Tuesday, March 10, 2009

The Next Power

One of my favorite speculations since the end of what Walter Lippmann famously called the American Century concerns the country that will "own" the 21st century. In my last post I proposed the European Union.

Naturally, a European was the first to doubt it. China worried her, as she gave voice to the terror of yore concerning what my parents' generation called the "yellow peril." At the beginning of this decade I thought this would be the Chinese century, too. After all, even now the Chinese are upset their GDP growth slowed to a positive 9 percent last year, poor darlings.

Yet, in the end, modern China is really a bustling coastal shell with a huge very underdeveloped, very poor, very backward inland core. Good luck with that.

And let's not worry about Inja, shall we? India will undo itself. How long can a modernizing country sustain a socioeconomic canyon bolstered by ancient prejudices before it all explodes or the country enters what Marx eurocentrically called "the Asiatic mode of production"?

That leaves the EU, with a landmass about half the size of the United States and a population about one and a half as large, composed almost entirely of skilled workers. Their natural resources include arable land, bauxite, coal, copper, fish, hydropower, iron ore, lead, natural gas, petroleum, potash, salt, timber, uranium and zinc.

Who can beat Italian shoes, French wines, German engineering, Spanish olives, skilled and cheap Eastern European labor and British bullshit?

Moreover, because of their 20th century experience of self-annihilation (and their similar history in the 19th and 18th and ...), the Europeans have finally learned the wisdom of nonpower and the prowess of nonmilitary leadership. Who but the Europeans to usher in the eventual EU to end all EUs, the Earth Union?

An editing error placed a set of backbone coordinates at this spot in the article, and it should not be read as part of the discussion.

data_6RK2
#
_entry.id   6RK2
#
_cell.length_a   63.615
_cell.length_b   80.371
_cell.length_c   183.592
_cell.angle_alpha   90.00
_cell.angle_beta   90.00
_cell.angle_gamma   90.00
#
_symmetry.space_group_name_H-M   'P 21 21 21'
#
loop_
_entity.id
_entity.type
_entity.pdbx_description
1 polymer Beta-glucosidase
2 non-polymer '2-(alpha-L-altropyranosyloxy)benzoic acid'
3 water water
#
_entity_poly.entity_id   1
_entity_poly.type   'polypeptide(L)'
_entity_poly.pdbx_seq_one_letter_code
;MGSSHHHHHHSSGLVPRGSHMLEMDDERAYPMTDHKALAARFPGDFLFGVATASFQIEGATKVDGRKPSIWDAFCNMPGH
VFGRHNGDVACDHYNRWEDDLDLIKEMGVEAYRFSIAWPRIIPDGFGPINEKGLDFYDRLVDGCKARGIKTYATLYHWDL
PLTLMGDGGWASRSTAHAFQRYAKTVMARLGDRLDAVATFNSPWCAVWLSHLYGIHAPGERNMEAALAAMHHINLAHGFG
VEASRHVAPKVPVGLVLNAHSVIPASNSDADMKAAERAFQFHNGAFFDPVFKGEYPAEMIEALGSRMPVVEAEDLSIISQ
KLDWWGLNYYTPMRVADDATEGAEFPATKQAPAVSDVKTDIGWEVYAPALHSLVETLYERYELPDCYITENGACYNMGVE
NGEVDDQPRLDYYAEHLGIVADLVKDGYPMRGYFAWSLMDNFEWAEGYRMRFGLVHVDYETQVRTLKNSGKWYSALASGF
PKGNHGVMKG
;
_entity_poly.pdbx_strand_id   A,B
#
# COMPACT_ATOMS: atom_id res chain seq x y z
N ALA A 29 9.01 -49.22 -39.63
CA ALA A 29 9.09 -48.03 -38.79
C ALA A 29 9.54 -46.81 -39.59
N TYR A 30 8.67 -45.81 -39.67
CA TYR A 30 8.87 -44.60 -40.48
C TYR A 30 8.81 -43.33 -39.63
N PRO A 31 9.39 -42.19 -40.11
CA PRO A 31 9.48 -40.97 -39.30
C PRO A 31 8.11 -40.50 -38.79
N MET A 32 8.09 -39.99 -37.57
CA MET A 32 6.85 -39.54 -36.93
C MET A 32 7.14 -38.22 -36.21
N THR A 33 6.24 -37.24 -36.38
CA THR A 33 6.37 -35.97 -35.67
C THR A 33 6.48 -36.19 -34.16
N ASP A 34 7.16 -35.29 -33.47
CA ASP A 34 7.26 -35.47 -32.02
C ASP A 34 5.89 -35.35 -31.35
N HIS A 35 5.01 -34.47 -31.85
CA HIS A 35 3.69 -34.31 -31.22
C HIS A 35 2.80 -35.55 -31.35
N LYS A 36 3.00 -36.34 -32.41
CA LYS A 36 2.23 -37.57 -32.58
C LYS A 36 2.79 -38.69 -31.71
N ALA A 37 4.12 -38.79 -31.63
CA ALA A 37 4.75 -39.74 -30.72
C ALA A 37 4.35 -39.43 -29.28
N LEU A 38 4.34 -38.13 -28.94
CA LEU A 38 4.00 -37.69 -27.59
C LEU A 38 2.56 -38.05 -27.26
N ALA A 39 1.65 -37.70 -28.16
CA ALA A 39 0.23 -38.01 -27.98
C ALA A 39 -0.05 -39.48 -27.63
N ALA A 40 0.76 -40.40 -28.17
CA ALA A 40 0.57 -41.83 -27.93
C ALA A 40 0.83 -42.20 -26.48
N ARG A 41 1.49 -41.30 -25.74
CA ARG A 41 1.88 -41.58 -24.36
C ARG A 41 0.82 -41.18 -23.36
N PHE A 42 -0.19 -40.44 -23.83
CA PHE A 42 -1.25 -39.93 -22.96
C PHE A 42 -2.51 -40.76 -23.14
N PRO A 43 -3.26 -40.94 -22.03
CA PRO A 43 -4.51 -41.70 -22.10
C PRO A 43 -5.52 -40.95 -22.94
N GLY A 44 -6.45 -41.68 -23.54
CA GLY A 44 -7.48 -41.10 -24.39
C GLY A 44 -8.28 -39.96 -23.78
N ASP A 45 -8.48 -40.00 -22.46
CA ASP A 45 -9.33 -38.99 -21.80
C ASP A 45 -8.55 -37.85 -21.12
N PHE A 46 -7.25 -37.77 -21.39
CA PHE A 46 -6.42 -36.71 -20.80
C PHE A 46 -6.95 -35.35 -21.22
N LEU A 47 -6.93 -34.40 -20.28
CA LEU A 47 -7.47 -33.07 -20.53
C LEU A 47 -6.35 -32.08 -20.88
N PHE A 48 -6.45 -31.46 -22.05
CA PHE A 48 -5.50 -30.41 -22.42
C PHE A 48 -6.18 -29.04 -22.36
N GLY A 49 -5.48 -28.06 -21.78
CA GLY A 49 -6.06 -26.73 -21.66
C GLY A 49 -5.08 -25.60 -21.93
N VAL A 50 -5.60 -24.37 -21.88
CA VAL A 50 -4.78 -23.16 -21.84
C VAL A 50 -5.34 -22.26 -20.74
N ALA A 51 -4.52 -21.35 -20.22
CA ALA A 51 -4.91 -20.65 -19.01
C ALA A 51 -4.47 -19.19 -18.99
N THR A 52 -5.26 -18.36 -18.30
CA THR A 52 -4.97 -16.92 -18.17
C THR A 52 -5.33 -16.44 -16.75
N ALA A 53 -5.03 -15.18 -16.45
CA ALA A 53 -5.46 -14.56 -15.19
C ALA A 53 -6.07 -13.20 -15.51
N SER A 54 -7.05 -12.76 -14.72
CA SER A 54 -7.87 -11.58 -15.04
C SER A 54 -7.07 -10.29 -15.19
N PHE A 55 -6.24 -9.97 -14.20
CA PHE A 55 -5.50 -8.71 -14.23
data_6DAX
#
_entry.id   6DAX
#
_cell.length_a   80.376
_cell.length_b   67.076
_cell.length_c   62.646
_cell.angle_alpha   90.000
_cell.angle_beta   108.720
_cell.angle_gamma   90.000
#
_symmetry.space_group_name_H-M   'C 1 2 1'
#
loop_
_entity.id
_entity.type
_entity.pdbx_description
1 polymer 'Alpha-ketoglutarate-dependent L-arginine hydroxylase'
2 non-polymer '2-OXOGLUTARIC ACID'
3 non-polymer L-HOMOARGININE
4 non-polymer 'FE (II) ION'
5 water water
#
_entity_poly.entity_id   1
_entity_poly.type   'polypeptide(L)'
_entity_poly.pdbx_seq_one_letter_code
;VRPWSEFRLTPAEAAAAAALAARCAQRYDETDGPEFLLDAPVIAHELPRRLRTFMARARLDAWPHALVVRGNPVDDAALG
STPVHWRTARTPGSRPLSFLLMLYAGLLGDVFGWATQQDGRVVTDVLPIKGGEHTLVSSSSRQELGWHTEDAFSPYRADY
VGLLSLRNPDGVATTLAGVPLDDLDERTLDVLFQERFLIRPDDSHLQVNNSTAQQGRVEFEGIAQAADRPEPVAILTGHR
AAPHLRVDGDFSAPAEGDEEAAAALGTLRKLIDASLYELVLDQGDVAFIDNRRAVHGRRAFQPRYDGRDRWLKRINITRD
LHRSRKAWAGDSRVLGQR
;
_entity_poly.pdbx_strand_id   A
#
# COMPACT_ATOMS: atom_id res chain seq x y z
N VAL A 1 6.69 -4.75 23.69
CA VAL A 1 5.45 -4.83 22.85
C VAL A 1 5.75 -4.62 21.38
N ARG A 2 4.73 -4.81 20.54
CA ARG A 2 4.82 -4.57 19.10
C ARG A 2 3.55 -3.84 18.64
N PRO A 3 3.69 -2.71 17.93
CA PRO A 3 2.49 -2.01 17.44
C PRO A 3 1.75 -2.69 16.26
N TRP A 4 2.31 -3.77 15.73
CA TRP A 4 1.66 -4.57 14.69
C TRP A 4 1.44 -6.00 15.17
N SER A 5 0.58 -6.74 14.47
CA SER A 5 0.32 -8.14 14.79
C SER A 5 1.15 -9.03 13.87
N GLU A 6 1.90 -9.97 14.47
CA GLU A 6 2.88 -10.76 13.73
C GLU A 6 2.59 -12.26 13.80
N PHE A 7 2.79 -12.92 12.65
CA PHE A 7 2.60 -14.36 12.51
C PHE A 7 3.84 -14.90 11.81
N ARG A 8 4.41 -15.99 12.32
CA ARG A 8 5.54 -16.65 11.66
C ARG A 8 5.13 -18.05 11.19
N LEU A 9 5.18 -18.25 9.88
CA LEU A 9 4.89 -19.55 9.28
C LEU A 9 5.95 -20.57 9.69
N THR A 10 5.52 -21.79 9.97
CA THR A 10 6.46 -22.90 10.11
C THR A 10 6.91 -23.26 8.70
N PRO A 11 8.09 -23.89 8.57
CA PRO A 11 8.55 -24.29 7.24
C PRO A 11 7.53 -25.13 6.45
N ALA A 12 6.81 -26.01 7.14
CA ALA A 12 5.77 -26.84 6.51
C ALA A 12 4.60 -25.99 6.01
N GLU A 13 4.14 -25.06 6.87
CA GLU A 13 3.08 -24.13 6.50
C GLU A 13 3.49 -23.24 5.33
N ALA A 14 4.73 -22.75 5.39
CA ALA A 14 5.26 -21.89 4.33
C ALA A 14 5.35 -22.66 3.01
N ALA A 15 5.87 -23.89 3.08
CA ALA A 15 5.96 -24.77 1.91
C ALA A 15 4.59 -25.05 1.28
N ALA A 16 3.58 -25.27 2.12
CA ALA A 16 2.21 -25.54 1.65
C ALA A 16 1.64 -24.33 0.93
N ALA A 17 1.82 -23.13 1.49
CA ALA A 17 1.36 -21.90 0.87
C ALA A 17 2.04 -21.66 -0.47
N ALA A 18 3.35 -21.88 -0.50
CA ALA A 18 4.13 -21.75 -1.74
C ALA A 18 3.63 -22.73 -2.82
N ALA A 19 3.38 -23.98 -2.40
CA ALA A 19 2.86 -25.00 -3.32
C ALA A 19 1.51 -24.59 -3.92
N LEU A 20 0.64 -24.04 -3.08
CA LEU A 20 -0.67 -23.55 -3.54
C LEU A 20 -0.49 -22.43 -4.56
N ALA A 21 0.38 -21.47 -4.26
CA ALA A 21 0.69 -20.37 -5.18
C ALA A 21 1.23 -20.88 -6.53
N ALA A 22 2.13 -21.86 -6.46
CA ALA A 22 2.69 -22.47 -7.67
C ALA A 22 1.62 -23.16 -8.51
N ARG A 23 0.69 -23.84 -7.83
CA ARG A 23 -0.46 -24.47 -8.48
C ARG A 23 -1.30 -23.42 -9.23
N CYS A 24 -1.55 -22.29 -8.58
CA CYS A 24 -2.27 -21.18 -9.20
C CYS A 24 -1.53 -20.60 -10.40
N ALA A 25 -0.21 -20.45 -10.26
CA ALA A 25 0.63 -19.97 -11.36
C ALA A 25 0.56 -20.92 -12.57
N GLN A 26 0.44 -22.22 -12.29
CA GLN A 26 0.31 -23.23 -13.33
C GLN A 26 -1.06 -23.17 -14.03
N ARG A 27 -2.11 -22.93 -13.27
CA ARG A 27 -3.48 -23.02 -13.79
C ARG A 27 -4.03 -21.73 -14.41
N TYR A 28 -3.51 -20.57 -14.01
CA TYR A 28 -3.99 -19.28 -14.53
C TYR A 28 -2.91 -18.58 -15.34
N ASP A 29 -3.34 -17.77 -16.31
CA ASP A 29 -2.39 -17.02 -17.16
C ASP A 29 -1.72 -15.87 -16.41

Ladies and gentlemen, I present you the 21st century, the European Century.


Geneviève said...

But, why would we need a winner?

Joan said...

I would like to think you are right, but what of the wealthy Arab states who have both resources and increasingly an educated workforce? They are capable of collective action, should they wish.

Cecilieaux said...

You Europeans are a pain in the butt. I take it all back. This will be the second American century ... ;-)

OK, now seriously ...

G: Not a "winner" ... a leader.

J: Once oil is gone the Arabs will be back to roaming in their camels. Nothing has been done to prevent that from happening.

Geneviève said...

OK. Therefore, why would we need a ... leader? Do you think that human nature needs leaders and followers in economy? (I guess your "American century" was in the economy's field, right? - I mean wealth essentially)

Cecilieaux said...

Human society requires some organizing principle and someone or some institution to do the organizing. That applies to every aspect of life. The American century -- it was Henry Luce, not Lippman ... my bad -- was not just about the economy.

He wrote:

Throughout the 17th century and the 18th century and the 19th century, this continent teemed with manifold projects and magnificent purposes. Above them all and weaving them all together into the most exciting flag of all the world and of all history was the triumphal purpose of freedom.

It is in this spirit that all of us are called, each to his own measure of capacity, and each in the widest horizon of his vision, to create the first great American Century.